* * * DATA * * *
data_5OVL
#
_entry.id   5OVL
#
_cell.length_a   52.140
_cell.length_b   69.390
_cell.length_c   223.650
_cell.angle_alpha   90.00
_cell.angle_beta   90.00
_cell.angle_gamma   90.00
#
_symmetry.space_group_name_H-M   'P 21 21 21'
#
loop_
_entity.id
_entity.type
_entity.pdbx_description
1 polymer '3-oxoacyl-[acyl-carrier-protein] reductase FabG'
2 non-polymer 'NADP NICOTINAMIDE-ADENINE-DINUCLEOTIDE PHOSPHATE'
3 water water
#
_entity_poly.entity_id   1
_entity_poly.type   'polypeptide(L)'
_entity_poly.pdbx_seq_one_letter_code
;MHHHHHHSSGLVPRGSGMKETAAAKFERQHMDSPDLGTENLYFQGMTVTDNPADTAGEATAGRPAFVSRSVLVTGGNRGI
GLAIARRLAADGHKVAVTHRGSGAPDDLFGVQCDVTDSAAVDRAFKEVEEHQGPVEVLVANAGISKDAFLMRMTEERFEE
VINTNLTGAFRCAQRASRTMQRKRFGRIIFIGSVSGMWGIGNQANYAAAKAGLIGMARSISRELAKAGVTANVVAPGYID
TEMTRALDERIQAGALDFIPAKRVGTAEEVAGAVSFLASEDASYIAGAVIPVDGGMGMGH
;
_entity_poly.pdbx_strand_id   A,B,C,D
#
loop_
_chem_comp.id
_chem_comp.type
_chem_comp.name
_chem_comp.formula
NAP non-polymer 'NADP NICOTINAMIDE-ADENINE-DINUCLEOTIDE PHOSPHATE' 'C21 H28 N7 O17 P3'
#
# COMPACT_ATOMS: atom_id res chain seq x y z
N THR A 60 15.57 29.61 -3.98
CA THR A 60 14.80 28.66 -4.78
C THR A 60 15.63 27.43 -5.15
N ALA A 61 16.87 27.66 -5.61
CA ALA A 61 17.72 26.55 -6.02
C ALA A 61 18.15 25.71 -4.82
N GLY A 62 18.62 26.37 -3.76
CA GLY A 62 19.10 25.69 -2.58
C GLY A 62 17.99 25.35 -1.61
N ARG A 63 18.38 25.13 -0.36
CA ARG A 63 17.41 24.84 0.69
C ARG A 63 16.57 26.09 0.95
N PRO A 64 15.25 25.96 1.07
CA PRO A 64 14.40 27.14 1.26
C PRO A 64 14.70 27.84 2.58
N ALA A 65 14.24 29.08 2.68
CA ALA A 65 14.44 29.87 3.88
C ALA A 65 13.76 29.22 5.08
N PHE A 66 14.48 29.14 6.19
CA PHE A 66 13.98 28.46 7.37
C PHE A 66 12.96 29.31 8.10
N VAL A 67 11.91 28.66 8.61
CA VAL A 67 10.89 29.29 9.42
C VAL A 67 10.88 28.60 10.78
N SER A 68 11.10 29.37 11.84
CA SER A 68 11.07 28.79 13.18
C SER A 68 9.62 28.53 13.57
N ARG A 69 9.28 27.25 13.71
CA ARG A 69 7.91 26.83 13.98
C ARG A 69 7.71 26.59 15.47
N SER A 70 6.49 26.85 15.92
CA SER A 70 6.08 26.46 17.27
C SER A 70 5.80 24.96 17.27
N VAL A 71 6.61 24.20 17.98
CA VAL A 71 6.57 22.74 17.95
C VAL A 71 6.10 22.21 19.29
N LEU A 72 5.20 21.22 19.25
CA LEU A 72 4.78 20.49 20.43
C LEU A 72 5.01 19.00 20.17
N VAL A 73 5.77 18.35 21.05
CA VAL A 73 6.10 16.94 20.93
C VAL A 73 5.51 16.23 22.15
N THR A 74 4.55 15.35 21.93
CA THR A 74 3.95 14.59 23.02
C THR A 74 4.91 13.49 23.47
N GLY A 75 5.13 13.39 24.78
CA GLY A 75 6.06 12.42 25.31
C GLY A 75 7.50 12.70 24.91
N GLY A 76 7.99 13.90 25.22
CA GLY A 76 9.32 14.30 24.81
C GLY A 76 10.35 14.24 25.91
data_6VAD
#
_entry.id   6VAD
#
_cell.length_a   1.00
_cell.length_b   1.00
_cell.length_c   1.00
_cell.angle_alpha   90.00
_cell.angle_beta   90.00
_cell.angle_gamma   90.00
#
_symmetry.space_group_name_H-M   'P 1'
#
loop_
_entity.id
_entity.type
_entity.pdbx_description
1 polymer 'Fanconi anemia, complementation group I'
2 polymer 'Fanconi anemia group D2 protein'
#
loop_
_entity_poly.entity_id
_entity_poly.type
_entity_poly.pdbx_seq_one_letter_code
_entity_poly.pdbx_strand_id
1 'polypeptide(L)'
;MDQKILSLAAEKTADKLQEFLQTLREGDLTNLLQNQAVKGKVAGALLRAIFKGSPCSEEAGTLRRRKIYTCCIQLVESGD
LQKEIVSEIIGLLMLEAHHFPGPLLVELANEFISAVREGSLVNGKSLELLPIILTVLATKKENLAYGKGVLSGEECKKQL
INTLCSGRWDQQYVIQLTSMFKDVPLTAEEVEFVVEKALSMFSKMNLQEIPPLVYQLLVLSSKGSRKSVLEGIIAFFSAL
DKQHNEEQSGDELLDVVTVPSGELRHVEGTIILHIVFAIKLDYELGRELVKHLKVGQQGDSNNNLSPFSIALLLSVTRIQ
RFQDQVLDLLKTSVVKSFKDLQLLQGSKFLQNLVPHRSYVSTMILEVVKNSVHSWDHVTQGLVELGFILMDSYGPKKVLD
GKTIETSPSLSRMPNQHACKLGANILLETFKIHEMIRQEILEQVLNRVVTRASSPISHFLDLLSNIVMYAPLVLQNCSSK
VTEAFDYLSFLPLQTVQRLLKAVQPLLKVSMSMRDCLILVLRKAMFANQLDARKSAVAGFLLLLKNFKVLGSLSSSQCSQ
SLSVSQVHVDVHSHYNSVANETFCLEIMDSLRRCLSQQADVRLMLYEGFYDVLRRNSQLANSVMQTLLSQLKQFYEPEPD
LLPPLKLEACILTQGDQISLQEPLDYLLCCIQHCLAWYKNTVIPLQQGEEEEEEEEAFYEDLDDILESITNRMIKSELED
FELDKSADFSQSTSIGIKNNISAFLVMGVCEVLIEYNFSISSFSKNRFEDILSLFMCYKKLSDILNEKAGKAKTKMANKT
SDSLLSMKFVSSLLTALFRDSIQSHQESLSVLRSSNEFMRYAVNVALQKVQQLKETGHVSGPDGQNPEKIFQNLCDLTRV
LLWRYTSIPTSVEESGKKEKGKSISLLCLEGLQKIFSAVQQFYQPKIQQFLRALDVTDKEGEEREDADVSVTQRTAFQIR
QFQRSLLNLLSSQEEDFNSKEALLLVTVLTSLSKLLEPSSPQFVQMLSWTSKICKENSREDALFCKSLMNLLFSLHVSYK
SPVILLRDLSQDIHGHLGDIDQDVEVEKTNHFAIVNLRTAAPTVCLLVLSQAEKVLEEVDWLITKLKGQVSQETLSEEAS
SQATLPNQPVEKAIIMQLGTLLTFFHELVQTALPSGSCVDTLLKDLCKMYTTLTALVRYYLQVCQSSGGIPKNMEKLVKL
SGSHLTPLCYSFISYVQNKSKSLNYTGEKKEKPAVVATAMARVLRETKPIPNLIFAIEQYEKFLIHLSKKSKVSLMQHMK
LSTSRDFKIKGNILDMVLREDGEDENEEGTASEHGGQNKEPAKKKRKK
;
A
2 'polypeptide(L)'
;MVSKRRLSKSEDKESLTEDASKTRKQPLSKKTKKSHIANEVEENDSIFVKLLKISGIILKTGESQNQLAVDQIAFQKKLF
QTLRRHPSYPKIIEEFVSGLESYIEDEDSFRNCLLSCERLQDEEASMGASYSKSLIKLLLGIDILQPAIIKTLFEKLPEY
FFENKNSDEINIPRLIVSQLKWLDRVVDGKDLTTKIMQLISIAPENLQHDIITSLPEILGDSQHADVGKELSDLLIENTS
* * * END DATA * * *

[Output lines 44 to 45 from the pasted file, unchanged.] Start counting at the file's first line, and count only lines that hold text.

CA ALA A 61 17.72 26.55 -6.02
C ALA A 61 18.15 25.71 -4.82